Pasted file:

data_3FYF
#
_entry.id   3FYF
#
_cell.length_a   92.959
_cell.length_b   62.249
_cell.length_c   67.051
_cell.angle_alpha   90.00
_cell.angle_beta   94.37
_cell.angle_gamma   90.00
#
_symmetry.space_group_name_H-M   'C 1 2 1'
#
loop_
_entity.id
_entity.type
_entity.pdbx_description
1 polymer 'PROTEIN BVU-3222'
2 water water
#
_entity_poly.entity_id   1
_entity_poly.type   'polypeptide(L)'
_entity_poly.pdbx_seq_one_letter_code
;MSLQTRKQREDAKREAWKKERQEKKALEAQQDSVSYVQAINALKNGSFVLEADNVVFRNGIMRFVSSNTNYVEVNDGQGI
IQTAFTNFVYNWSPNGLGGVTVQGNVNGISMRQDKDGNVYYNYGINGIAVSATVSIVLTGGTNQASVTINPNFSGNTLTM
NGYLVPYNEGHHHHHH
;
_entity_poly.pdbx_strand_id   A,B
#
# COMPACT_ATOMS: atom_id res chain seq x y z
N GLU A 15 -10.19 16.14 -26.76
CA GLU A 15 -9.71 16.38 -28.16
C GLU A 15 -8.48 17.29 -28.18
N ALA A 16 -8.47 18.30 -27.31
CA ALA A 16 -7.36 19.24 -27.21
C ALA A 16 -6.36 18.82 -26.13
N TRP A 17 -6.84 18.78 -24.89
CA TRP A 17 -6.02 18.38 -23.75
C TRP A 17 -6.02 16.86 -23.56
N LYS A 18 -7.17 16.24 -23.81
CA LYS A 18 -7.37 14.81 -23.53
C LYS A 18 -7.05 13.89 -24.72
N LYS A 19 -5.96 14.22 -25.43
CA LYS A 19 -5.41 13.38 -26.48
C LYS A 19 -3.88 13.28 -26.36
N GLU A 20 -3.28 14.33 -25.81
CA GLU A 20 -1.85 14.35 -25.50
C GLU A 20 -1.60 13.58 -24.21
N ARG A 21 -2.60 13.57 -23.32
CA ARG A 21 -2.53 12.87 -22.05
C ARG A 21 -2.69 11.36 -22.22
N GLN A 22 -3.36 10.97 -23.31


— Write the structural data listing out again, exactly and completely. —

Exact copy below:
data_3FYF
#
_entry.id   3FYF
#
_cell.length_a   92.959
_cell.length_b   62.249
_cell.length_c   67.051
_cell.angle_alpha   90.00
_cell.angle_beta   94.37
_cell.angle_gamma   90.00
#
_symmetry.space_group_name_H-M   'C 1 2 1'
#
loop_
_entity.id
_entity.type
_entity.pdbx_description
1 polymer 'PROTEIN BVU-3222'
2 water water
#
_entity_poly.entity_id   1
_entity_poly.type   'polypeptide(L)'
_entity_poly.pdbx_seq_one_letter_code
;MSLQTRKQREDAKREAWKKERQEKKALEAQQDSVSYVQAINALKNGSFVLEADNVVFRNGIMRFVSSNTNYVEVNDGQGI
IQTAFTNFVYNWSPNGLGGVTVQGNVNGISMRQDKDGNVYYNYGINGIAVSATVSIVLTGGTNQASVTINPNFSGNTLTM
NGYLVPYNEGHHHHHH
;
_entity_poly.pdbx_strand_id   A,B
#
# COMPACT_ATOMS: atom_id res chain seq x y z
N GLU A 15 -10.19 16.14 -26.76
CA GLU A 15 -9.71 16.38 -28.16
C GLU A 15 -8.48 17.29 -28.18
N ALA A 16 -8.47 18.30 -27.31
CA ALA A 16 -7.36 19.24 -27.21
C ALA A 16 -6.36 18.82 -26.13
N TRP A 17 -6.84 18.78 -24.89
CA TRP A 17 -6.02 18.38 -23.75
C TRP A 17 -6.02 16.86 -23.56
N LYS A 18 -7.17 16.24 -23.81
CA LYS A 18 -7.37 14.81 -23.53
C LYS A 18 -7.05 13.89 -24.72
N LYS A 19 -5.96 14.22 -25.43
CA LYS A 19 -5.41 13.38 -26.48
C LYS A 19 -3.88 13.28 -26.36
N GLU A 20 -3.28 14.33 -25.81
CA GLU A 20 -1.85 14.35 -25.50
C GLU A 20 -1.60 13.58 -24.21
N ARG A 21 -2.60 13.57 -23.32
CA ARG A 21 -2.53 12.87 -22.05
C ARG A 21 -2.69 11.36 -22.22
N GLN A 22 -3.36 10.97 -23.31